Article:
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Advances in Animal and Veterinary Sciences

Research Article
Adv. Anim. Vet. Sci. 7(10): 819-828
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Sherif Khayri Abdelmoati Mohamed1,2*, Enas El-Hady1

1Department of Anatomy and Embryology, Faculty of Veterinary Medicine, Zagazig University, Zagazig 44519, Egypt; 2Faculty of Veterinary Medicine, Basic Veterinary Sciences, Hokkaido University, Sapporo 060-0818, Japan.

Abstract | This study investigated the comparative bony features of the thoracic and lumbar vertebrae of cat and rabbit. It was carried out on adult apparently healthy New Zealand twenty rabbits (Oryctolagus cuniculus) (two groups, 10 for each) and ten domestic cats (Felis domestica) of both sexes. Three-dimensional Computed Tomography was performed on the back and loin regions after anesthesia of both species using multi-slices CT system, followed by preparation of thoracic and lumbar vertebrae. Different measurements were taken and statistically analyzed for the vertebral structures of both species. The number of thoracic (T) and lumbar (L) vertebrae was 13/7 in cat while in rabbit was 13T/7L in 65% and 12T/7L in 35% of the animals studied. The rabbit had no anticlinal vertebra conversely in cat it was the (11th). There were collateral characteristic crests on the upper half of the first four thoracic spines in cat only. The lumbar vertebrae of rabbit had clear pointed hypapophysis in the first three bodies. In general, cat has longer bony measurements unless transverse lumbar process and lumbosacral space were notably increase in rabbit. The interlocking interarcuate articulation at the end of thoracic (11-13) and all lumbar vertebrae maximize the up and down movement but minimize the lateral movement that assist in forward speed of the cat. Although cat and rabbit are mammals, but both had different nutritional demands that might need more pace to pounce on the prey in cat rather than the rabbit whose fed on plants, so the aforementioned species-specific differences of thoracic and lumbar vertebrae in cat and rabbit affected greatly on their movement and locomotion.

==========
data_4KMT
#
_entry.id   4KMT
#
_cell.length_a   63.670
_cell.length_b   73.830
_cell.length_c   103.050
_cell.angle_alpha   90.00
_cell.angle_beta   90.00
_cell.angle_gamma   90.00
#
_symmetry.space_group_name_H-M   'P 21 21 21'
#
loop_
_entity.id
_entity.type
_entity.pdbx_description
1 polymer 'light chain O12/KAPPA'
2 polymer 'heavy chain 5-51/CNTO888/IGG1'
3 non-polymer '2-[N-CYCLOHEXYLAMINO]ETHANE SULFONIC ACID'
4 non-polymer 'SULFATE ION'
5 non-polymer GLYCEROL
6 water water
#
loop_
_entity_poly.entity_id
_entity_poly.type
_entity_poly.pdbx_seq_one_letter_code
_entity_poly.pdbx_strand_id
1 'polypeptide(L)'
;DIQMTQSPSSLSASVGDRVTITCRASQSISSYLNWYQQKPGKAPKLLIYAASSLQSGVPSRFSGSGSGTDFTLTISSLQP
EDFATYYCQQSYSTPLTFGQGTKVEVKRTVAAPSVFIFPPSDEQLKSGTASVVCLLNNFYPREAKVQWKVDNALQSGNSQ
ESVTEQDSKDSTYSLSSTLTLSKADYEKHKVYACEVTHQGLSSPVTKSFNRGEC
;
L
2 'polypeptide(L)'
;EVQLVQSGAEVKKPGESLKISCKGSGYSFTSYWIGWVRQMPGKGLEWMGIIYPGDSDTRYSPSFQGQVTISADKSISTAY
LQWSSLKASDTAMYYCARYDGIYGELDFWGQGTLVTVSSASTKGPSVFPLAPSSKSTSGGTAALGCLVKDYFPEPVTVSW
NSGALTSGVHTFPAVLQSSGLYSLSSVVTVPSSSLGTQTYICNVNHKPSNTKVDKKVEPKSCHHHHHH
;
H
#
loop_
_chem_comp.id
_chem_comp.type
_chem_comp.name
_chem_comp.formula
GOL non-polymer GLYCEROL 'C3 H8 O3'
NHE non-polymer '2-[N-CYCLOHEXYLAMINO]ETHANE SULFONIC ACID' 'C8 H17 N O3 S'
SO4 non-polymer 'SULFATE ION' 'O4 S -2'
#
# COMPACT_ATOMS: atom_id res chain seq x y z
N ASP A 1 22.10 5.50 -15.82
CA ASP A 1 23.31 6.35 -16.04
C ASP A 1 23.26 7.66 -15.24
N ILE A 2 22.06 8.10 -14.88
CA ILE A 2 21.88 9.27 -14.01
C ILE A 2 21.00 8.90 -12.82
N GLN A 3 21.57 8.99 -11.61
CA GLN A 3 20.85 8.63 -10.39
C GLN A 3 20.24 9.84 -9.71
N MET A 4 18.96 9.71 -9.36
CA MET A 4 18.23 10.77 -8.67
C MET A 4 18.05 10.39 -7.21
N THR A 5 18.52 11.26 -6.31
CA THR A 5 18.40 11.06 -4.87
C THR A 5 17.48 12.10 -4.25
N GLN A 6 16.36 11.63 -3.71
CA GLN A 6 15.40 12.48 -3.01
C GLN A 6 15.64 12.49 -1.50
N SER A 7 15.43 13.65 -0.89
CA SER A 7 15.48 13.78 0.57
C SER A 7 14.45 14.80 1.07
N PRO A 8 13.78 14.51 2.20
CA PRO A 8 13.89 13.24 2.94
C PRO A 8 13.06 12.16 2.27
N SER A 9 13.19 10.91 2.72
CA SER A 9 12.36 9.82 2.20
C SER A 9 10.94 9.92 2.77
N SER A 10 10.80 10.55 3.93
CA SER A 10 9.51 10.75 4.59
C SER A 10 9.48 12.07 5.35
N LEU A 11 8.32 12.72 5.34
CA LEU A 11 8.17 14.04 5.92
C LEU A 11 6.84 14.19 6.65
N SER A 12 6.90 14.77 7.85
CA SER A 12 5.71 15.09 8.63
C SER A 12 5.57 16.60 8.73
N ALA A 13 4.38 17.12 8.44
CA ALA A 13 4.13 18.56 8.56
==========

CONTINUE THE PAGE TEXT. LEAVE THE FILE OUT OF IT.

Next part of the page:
Keywords | Cat, Computed Tomography, Locomotion, Rabbit, Vertebrae